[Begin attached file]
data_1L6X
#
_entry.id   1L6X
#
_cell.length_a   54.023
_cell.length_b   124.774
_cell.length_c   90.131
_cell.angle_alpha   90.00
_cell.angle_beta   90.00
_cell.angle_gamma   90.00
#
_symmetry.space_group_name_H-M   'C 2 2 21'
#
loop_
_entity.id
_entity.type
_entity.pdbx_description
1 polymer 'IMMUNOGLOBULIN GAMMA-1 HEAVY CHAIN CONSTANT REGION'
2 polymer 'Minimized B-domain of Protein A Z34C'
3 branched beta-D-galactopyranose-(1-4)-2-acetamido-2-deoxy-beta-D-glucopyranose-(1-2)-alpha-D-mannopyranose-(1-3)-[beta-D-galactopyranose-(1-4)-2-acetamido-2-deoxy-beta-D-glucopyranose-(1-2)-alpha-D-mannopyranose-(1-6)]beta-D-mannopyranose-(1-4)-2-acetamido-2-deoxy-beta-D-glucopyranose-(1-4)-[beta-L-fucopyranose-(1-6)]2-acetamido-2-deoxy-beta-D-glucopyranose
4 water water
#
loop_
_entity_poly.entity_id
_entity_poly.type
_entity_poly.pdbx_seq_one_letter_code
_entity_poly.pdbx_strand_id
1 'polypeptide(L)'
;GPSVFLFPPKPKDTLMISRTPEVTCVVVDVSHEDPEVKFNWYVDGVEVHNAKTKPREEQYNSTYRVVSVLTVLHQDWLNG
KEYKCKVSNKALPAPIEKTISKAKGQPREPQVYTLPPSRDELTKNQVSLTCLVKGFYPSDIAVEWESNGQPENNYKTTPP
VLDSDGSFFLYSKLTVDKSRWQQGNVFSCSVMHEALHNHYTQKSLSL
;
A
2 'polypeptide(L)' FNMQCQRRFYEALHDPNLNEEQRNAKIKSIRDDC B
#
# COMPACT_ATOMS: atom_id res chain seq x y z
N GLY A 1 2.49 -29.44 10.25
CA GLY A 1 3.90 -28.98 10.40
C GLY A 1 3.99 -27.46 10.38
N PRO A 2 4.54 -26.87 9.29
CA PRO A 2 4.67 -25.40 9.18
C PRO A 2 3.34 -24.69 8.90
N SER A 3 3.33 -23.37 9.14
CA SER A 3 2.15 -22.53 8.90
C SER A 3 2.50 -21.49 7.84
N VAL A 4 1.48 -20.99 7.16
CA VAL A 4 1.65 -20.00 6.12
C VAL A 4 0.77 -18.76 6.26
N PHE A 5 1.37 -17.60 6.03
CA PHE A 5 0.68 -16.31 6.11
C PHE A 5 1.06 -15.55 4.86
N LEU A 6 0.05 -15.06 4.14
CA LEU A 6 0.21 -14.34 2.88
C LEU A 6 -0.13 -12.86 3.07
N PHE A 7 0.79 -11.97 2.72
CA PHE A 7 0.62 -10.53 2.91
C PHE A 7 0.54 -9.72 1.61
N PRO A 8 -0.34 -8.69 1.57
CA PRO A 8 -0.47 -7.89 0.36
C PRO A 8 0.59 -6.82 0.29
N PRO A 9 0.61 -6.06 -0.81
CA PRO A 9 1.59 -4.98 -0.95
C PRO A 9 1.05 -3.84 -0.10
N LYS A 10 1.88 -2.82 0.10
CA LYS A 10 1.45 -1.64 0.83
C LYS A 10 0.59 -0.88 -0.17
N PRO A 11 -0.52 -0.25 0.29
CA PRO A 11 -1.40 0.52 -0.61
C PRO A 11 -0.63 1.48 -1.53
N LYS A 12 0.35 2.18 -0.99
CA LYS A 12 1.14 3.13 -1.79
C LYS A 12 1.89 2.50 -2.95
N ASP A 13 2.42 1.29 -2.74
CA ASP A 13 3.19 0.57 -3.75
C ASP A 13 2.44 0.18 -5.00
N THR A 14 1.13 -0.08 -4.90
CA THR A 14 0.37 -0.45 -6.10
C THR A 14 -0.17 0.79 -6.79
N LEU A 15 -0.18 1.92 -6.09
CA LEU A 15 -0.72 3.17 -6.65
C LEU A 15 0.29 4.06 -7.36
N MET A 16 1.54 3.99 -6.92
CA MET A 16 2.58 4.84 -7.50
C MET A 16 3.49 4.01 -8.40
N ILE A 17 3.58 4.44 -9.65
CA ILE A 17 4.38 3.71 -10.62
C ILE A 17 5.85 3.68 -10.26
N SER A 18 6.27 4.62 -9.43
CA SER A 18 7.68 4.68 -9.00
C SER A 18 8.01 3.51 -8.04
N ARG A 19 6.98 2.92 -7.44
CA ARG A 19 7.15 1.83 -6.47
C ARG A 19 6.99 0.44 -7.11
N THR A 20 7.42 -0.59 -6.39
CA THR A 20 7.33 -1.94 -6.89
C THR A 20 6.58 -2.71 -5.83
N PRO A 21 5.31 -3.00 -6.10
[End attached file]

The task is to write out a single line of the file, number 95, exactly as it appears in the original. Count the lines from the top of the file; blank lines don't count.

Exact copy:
CA THR A 20 7.33 -1.94 -6.89